A proposed wind turbine on a farm in Clarence has neighbors worried about the effects it may have on their health and property values.
Thompson Brothers Greenhouse, at 8850 Clarence Center Road, will go before the town’s Zoning Board of Appeals on Monday night requesting a 73.5-foot variance – exceeding the town’s 60-foot structure height limit – in order to erect a 133.5-foot wind turbine to be used to power the greenhouses.
The Thompson Brothers property is surrounded by hundreds of single-family homes in multiple subdivisions. Mill Creek Drive resident Donna Baia said she has been advocating against the turbine since last summer.
“The issue here is the height,” Baia said. “Sixty feet is the maximum height allowed in the town. And another issue here is the location. The proposed site is in the middle of a residential area. A wind turbine of this size and proportion does not belong in a residential neighborhood.”
Baia said she and some of her neighbors believe the turbine will produce noise pollution 24 hours a day. She also cited health studies that allegedly connect wind turbines to sleep issues and headaches. The depreciation of property values because of the turbine was also of concern.
Baia is now part of a group of concerned residents who have retained an attorney to fight the turbine as proposed. But Thompson Brothers owner Dawn Trippie said the turbine will be protected under Right to Farm laws.
“The Department of Agriculture and Markets is 100 percent behind this project,” Trippie said. “I went to them to make sure we weren’t asking for anything out of the ordinary.
“It is considered a piece of farming equipment by the Department of Agriculture. We’re grandfathered into agricultural laws.”
Trippie said she has received some positive feedback from nearby residents regarding the turbine but understands that not many have come out to meetings to officially give their endorsement.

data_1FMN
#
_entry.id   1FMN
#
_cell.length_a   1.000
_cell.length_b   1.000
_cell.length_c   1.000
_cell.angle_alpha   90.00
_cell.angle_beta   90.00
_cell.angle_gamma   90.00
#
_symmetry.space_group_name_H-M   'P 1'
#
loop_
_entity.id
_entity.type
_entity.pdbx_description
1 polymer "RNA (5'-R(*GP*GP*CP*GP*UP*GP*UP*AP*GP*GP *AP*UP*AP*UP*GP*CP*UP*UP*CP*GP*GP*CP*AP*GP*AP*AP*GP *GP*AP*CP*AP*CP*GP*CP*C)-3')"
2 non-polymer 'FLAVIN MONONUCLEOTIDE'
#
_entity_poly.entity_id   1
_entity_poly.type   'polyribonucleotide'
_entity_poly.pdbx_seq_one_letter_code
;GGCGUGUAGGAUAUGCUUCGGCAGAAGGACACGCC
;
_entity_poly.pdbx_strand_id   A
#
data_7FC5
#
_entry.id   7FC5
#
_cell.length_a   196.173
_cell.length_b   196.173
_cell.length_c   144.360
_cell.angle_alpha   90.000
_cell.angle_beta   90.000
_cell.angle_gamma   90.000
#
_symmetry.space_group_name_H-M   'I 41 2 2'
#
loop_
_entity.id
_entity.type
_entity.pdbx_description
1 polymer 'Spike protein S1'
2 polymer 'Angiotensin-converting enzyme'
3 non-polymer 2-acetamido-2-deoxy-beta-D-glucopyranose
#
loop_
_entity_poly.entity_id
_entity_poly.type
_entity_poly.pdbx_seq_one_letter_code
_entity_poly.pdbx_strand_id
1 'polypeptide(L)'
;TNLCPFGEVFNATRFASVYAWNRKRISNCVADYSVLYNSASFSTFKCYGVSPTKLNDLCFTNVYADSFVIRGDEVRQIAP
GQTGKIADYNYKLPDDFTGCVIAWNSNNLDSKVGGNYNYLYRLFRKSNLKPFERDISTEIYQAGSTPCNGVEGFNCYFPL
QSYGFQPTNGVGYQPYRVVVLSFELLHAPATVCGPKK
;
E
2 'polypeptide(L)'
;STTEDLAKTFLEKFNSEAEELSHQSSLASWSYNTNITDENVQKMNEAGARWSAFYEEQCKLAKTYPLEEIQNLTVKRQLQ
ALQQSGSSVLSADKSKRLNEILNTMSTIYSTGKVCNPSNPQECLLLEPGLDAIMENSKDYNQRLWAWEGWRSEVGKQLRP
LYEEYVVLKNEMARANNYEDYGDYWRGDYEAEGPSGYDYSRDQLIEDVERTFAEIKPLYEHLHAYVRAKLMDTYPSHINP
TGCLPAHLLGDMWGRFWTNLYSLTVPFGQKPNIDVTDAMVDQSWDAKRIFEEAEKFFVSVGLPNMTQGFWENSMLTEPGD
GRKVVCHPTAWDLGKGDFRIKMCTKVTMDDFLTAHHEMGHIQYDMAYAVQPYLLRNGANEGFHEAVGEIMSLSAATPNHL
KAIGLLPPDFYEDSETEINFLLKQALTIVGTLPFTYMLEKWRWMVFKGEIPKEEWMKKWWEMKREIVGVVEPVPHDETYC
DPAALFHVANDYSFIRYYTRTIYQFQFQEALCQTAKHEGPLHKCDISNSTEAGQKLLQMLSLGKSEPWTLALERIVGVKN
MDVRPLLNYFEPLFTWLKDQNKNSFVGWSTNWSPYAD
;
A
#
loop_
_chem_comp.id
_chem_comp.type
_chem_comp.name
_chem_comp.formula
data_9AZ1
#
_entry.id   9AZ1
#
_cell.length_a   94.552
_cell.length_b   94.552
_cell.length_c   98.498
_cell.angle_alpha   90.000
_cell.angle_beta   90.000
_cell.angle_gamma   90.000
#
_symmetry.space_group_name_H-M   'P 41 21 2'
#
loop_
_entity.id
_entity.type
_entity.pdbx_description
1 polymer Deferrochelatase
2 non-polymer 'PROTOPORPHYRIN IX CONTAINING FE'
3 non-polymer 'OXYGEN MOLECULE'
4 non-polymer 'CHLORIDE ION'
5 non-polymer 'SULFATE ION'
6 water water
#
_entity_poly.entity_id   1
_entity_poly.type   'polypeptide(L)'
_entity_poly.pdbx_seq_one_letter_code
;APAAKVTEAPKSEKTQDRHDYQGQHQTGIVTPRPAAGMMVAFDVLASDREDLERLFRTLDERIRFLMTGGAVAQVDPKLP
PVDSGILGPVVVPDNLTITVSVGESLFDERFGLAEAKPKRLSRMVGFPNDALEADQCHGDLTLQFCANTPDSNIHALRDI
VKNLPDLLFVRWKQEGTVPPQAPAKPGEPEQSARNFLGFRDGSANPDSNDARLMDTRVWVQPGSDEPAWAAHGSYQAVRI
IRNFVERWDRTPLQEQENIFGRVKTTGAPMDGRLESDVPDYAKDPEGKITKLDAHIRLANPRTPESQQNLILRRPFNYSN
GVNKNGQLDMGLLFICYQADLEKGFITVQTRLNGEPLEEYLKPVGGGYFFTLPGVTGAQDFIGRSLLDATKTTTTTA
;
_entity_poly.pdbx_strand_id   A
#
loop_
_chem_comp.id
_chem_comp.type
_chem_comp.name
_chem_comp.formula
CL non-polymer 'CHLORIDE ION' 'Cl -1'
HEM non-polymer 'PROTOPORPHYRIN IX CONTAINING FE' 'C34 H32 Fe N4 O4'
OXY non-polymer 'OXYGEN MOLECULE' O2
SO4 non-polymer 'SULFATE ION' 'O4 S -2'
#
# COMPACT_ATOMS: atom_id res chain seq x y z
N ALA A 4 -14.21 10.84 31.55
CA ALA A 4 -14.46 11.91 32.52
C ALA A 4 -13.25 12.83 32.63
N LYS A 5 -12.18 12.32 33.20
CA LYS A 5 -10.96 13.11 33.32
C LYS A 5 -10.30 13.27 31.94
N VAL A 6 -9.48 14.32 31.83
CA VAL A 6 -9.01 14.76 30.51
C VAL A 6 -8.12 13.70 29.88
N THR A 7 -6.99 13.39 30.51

“I am not pushing anyone to come out and support us because the board will honor the law. I don’t want to create a neighbor versus-neighbor controvers y,” she said. “People across the street have come in and said they were happy we’re here and happy to be our neighbors.”
Trippie said neighbors should want the turbine as high as possible because the higher they are, the less noise they make. And she disagreed with Baia’s assessment that turbines cause health problems.
“If they’re as dangerous as they say they are, why would the town allow Kelkenberg to put up two of them where they offer educational tours to little kids?” she asked.
Kelkenberg Farms on Wolcott Road received approval for two turbines last September.
Baia suggested Thompson Brothers explore other energy alternatives such as solar panels. When the Zoning Board of Appeals meeting takes place at 7 p.m. at Town Hall, she and her neighbors will be in attendance to let the board know their opposition.
“Thompson Brothers need to be respectful of the residents that live nearby, and that’s just not happening,” Baia said. “This would basically be in my backyard. I am just a few houses down from the proposed site. It would definitely have a direct impact on my family.”
Trippie said the closest property to the turbine owned by a non-family member of the greenhouses would be at least 600 feet away.
“The residents bought their houses around a working farm,” she said. “Now they’re trying to make a working farm go away.”
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